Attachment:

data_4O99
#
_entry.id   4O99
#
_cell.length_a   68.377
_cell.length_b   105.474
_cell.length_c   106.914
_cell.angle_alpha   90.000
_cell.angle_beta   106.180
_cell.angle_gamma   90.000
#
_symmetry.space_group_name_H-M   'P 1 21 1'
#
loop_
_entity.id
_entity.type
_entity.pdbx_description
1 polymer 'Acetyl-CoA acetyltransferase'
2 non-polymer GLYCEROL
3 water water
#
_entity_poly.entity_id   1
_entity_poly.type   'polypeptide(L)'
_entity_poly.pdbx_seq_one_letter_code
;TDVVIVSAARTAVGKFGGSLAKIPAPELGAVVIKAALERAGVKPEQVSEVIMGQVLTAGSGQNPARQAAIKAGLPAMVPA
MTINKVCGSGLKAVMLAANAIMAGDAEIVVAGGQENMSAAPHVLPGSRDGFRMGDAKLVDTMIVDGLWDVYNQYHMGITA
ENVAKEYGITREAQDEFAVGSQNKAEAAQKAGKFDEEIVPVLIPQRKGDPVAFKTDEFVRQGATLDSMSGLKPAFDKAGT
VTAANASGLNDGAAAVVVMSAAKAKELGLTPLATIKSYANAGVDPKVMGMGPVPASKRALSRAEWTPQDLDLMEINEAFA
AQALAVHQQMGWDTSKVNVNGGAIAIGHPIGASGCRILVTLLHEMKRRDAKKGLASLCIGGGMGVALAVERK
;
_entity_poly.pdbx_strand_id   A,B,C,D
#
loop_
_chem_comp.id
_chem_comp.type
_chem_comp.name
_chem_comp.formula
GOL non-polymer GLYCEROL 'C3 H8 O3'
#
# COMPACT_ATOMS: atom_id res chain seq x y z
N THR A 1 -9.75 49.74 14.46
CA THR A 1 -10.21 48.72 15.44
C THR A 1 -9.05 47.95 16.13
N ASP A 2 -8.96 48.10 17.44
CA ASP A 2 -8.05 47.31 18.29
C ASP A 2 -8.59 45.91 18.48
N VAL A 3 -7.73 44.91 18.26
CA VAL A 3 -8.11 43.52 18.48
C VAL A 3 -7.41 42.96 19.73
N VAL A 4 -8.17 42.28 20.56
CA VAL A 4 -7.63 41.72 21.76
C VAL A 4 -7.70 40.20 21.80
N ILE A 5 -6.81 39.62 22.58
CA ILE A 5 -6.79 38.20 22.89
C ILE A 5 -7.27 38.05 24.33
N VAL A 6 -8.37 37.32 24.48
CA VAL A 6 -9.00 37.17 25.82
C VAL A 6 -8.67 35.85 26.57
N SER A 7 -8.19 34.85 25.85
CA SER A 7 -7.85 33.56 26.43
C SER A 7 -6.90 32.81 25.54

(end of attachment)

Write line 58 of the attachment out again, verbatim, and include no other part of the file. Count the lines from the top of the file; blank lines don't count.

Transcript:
C VAL A 6 -8.67 35.85 26.57